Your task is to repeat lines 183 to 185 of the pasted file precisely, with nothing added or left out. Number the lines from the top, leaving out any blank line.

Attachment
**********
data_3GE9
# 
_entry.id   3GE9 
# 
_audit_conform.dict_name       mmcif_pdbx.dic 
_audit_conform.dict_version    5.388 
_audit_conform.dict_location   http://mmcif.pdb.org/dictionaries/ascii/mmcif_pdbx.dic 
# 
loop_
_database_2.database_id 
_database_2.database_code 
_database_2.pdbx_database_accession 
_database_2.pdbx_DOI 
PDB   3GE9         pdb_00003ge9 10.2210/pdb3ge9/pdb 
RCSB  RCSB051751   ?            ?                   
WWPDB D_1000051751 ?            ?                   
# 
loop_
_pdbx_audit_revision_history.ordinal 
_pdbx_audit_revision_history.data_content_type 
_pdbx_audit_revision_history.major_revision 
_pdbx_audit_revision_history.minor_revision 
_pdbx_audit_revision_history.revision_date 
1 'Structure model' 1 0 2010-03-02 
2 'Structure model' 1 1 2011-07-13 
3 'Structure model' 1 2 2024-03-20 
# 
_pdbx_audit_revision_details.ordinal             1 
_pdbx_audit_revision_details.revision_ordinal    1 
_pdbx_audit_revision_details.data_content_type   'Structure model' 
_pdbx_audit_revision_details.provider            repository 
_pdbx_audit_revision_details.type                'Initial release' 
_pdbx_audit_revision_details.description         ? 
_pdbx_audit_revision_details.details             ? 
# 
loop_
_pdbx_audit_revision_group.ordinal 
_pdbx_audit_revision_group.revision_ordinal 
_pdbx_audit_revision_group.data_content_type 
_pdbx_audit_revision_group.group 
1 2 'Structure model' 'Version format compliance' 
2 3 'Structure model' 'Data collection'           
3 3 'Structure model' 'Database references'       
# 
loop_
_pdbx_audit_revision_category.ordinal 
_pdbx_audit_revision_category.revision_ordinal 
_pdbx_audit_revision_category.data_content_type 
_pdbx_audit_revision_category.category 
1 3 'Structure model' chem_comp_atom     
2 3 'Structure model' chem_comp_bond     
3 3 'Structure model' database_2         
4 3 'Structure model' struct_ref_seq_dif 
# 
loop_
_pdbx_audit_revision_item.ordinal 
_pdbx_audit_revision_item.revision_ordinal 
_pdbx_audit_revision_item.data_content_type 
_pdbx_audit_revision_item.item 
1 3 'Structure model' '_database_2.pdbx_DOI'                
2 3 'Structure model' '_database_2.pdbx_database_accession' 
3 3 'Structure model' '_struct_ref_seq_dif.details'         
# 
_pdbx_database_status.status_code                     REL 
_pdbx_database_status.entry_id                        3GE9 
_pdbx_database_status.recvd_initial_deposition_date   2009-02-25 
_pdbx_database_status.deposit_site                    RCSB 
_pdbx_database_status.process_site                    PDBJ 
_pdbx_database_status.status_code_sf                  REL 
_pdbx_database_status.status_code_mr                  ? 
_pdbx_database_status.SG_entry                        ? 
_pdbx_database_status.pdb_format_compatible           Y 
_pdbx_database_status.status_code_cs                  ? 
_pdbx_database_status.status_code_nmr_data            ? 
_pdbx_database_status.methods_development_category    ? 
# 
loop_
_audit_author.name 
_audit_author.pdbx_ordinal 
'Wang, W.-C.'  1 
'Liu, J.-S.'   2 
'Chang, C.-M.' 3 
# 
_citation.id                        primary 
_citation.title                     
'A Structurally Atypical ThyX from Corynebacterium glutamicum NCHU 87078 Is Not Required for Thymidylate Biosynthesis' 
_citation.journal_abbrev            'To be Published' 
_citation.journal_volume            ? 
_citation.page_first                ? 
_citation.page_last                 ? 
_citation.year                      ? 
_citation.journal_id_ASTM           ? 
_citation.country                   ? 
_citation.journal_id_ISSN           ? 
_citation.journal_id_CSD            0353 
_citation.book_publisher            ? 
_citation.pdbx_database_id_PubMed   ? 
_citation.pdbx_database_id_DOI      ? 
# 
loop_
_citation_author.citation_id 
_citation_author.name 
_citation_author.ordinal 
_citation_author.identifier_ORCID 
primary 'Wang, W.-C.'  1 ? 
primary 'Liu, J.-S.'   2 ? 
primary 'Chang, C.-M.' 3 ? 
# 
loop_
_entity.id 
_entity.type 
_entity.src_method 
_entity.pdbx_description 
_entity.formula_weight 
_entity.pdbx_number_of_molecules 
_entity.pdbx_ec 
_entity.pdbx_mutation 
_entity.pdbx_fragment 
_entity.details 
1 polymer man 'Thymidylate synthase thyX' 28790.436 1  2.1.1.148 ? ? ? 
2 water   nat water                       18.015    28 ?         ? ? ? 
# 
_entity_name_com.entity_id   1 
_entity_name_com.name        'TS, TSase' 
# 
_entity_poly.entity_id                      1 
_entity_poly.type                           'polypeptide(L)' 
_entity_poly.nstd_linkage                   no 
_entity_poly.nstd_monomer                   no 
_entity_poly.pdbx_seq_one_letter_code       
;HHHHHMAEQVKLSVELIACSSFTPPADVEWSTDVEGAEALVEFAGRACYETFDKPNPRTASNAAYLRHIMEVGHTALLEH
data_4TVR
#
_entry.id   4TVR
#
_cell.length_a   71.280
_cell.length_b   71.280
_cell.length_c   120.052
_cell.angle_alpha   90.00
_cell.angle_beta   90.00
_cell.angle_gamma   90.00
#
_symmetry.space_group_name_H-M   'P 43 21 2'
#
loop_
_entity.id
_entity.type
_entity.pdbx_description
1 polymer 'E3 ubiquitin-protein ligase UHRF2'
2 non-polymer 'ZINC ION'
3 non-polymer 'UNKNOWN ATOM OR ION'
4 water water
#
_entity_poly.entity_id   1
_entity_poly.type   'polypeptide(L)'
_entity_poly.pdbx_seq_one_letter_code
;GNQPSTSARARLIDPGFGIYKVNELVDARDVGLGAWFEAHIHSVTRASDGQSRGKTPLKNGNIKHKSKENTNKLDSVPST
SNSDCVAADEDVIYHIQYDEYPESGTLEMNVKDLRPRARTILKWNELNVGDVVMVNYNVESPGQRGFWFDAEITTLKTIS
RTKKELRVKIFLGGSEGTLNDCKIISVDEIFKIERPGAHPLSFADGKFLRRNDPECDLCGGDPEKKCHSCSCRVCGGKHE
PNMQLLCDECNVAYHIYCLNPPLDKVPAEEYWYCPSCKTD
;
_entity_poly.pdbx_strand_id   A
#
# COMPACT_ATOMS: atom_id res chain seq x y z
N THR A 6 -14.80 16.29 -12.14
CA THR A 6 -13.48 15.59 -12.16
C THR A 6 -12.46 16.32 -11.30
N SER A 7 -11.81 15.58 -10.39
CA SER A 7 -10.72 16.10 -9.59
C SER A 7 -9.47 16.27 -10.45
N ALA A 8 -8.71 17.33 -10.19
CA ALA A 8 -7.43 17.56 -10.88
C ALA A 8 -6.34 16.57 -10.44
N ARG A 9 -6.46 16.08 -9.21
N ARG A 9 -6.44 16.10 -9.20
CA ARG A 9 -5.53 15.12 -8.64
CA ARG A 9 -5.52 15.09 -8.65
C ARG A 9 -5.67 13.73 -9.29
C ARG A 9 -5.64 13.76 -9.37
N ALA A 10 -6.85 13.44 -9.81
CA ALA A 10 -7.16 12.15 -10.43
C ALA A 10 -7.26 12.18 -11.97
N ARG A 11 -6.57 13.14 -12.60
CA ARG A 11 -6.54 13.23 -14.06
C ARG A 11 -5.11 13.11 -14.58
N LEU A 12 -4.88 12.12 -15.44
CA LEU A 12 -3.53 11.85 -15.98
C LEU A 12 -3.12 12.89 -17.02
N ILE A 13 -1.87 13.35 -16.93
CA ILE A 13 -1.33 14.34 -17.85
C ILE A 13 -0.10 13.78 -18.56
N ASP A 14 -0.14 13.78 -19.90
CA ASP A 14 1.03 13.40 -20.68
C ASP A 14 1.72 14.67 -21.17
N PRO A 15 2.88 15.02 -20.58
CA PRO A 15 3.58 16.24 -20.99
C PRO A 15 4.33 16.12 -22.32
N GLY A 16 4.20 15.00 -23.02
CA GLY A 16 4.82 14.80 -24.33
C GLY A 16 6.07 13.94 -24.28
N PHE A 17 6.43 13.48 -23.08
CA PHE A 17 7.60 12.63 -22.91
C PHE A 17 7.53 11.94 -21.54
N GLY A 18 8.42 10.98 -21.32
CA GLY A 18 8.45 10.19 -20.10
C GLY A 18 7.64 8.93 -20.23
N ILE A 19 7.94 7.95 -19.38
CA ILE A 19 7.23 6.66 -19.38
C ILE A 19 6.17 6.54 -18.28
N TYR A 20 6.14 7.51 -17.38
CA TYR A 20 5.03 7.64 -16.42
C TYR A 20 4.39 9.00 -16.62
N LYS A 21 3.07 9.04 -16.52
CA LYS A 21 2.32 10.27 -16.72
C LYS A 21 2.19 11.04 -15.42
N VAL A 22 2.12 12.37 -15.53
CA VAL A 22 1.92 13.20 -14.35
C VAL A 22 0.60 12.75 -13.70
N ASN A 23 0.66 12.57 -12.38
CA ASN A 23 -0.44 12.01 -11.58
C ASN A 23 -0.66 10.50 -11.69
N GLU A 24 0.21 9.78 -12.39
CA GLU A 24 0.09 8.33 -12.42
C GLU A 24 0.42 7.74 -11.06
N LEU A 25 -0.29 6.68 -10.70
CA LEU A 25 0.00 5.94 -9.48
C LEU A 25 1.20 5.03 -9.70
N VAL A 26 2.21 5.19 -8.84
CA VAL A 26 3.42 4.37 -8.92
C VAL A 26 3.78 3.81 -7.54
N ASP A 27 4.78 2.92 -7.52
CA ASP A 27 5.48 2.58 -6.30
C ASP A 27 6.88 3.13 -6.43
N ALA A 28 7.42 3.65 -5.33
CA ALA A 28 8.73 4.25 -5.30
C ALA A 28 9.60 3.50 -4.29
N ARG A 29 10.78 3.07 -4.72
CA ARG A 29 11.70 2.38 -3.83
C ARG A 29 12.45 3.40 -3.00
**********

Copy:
N ARG A 11 -6.57 13.14 -12.60
CA ARG A 11 -6.54 13.23 -14.06
C ARG A 11 -5.11 13.11 -14.58